Yurt Living: Floor Options

Very few globe-scattered yurt companies offer flooring. The exception is special event yurt providers and concierge service companies.

If you purchase your yurt near the location of your site, the yurt salesman may help connect you with an appropriate supplier. Otherwise, you are entirely responsible for the yurt flooring. No need to get the heebie-jeebies though.

The Colorado Yurt Company says the most typical is tongue and groove wood flooring. That’s precisely what most pictures you view are constructed with. However, linoleum ―or the like, can be installed if subflooring (beneath the finished floor), is laid first. The subflooring may consist of a rigid foam insulation as well. You can also keep cost down with painted or stenciled plywood.

On Yurtinfo.org, Becky Kemery shared an earthen radiant floor description from her very favorite yurt witnessed. It had hot springs water piped through it. In this case, earthen consisted of cob, (an adobe-like mud mixture made from clay), sand, and straw. Becky explained that the floor had a natural, earthy feel and the radiant heat kept the yurt cozy on the coldest of days.

An author who is only known as the Yurt Lady, reports living at 9,300 feet in rural Colorado. Her subfloor is plywood rounded to the edges. She put radiant tubing down and called for the concrete truck to finish it off.

Writer Maya Lassiter is a yurt dweller who managed to get her hands on recycled oak flooring. She laughs about the silly life of recycled-house-builders because the flooring needs to be laid before you put the yurt up. The occasion called for storage.

Wildwood Cumbria, located in the United Kingdom, manufactures floors in a variety of ways that depend on the yurt’s temporary or permanent nature. For a temporary event, the floor is made in small interlocking panels, in either smooth or non-slip tongue and grooved boards. This is good for portability and storage. They utilize European Redwood or English Larch that is pressure-treated to maximize durability. Custom finishes may be applied.

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About the Author

I am Delia, d/b/a Chic Eco on www.ChicEco.com, and established myself as an eco fashion guru by learning “who makes what in the world of environmental fashion and design.”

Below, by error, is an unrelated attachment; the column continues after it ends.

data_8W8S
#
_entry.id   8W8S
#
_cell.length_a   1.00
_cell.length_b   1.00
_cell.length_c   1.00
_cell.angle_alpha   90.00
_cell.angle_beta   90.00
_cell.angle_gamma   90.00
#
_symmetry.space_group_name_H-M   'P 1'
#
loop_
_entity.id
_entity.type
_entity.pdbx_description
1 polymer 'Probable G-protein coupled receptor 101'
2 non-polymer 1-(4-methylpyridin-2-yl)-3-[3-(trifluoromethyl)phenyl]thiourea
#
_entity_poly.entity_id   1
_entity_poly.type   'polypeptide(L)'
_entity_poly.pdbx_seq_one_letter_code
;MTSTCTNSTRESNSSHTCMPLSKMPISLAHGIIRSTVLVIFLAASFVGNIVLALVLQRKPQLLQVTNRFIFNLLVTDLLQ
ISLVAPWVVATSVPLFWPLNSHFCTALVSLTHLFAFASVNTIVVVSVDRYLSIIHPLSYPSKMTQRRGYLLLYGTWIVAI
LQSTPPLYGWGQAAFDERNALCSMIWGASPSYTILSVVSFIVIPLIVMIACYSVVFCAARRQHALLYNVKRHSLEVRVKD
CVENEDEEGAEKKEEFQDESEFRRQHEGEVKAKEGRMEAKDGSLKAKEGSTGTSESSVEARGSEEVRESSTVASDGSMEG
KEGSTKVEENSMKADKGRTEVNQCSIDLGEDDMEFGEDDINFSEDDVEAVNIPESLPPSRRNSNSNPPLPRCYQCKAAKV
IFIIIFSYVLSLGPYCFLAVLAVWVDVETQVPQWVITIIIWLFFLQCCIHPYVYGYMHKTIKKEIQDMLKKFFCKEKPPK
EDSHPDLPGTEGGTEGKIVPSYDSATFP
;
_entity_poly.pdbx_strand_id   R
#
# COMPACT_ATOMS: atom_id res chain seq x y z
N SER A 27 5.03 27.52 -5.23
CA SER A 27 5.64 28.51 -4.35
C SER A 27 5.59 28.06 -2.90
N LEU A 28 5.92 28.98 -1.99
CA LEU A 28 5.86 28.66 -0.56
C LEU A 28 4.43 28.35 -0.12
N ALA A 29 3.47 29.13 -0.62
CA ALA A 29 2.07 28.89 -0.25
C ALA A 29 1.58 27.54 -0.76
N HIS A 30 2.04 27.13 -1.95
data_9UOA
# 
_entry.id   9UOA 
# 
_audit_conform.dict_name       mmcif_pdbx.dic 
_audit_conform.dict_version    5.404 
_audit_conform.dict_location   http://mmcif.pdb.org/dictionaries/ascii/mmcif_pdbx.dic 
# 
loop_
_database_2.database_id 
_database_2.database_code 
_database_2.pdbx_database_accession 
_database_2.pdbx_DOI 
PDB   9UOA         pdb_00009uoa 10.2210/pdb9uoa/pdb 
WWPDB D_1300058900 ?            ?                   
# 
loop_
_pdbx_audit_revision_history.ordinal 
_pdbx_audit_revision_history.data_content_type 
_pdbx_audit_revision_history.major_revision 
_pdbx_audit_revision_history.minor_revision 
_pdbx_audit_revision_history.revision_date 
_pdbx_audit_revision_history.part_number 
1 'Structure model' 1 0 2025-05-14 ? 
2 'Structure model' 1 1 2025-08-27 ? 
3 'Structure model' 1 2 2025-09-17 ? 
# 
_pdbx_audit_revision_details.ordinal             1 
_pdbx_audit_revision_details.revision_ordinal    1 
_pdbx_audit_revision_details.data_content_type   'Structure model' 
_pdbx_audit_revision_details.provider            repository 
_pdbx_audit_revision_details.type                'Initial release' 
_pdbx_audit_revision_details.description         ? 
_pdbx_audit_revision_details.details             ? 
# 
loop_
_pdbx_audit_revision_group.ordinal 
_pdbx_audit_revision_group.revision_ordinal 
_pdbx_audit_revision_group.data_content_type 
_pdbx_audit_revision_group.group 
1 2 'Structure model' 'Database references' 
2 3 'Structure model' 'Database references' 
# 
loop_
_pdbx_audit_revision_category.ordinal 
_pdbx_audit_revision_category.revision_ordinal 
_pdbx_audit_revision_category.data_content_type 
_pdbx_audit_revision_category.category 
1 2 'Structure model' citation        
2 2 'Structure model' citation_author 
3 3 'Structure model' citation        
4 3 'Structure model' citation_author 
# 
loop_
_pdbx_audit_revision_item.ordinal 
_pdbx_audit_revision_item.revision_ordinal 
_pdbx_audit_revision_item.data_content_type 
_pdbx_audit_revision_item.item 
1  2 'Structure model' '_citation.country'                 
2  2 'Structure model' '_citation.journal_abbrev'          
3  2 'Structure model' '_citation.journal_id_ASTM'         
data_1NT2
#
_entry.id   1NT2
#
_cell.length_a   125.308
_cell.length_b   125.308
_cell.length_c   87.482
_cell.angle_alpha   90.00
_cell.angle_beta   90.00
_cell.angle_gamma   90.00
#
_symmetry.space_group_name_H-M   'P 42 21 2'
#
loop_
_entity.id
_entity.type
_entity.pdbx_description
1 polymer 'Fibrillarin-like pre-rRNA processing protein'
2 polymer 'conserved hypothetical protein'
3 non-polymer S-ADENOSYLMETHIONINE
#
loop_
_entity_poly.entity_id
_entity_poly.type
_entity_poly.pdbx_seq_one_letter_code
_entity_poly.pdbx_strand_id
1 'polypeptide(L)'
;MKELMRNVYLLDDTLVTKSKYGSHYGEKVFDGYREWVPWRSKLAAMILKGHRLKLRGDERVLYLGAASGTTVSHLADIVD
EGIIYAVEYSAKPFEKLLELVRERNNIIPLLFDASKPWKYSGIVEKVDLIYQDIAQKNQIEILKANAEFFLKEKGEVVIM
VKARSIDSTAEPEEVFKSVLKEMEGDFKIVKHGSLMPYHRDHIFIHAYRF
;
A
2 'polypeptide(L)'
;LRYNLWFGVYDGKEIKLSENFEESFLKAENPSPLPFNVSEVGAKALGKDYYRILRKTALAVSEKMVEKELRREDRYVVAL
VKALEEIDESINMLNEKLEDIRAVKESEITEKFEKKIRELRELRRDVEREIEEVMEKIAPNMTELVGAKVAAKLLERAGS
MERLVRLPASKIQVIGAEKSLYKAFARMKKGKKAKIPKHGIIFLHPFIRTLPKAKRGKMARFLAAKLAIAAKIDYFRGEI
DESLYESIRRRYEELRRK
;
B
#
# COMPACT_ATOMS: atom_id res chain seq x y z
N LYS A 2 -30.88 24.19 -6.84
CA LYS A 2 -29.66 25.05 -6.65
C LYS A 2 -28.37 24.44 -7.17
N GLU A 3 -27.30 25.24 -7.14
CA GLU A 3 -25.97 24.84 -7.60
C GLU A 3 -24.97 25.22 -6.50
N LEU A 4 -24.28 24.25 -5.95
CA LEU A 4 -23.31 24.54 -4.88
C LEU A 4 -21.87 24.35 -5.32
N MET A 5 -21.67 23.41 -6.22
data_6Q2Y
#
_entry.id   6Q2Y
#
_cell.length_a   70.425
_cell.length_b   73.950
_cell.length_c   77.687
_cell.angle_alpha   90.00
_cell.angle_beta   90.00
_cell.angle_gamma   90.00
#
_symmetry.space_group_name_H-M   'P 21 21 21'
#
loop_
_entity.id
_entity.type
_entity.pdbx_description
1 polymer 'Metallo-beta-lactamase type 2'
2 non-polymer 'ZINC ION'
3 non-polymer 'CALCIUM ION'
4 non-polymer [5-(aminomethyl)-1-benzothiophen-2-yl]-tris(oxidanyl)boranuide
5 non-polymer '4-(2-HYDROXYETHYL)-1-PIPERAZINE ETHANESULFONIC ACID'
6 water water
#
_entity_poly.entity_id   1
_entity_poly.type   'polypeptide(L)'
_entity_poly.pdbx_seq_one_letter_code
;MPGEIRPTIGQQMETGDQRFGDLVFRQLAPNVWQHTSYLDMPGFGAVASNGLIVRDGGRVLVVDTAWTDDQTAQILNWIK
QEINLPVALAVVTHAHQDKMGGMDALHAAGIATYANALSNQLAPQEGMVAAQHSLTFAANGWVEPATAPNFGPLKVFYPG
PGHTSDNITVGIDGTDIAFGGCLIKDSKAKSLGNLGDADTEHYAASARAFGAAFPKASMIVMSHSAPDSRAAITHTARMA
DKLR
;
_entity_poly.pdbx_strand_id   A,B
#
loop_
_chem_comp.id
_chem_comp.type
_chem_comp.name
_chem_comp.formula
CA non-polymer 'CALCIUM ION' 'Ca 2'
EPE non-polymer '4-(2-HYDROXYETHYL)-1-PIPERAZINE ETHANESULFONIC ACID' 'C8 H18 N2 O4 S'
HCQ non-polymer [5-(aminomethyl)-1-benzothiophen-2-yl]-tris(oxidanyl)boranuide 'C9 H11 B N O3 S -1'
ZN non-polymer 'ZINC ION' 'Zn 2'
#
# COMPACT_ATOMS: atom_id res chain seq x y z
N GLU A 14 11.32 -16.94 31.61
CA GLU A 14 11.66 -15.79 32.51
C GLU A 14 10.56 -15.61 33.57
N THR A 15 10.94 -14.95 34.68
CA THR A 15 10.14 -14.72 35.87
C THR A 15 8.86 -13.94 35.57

Enjoy reading some of my freelance writing about environmental design, fashion and art — from both consumer and supplier perspectives. You may notice I focus most on individual eco designers, movers and shakers.

From sustainable fashion apparel to paint and flooring, discoveries are a rush. I get my kicks this way. I also offer sales representation of earth-friendly designed products for wholesale buyers. Retailers may take advantage of my services with factory-direct pricing. Spend less time sourcing and prevent green-washed purchases!

My other forte is connecting suppliers with business-to-business tools. Aspects of my business vary with consulting services while I’m proud to be the aide that embraces unique and innovative gigs.

I’m originally a Kentucky Blue Grass gal who relocated to Maui early 2006 and the tropical Puna District of Big Island, Hawaii late 2007. Walk the talk is my motto here.

Early 2009 I constructed a yurt home office in a semi-urban setting on a tiny lot. My water comes from the sky, contained in a catchment that’s not likely to dry in this rain forest. The electric is designed for solar conversion. I grow about 30% of my food organically, compost, and recycle to the hilt. Permaculture with a full eco system is my gardening style.

In fact, gardening is my ultimate joy. I seek gigs like design, weeding and planting between other jobs. My love is Hawai’i which has more climate zones than any state. There are frequent earthquakes here, typically under a 3.0 magnitude, and I happen to dig the vibrations. It’s a wonderful simple life in paradise. As I grow older and wiser, I become more and more grateful.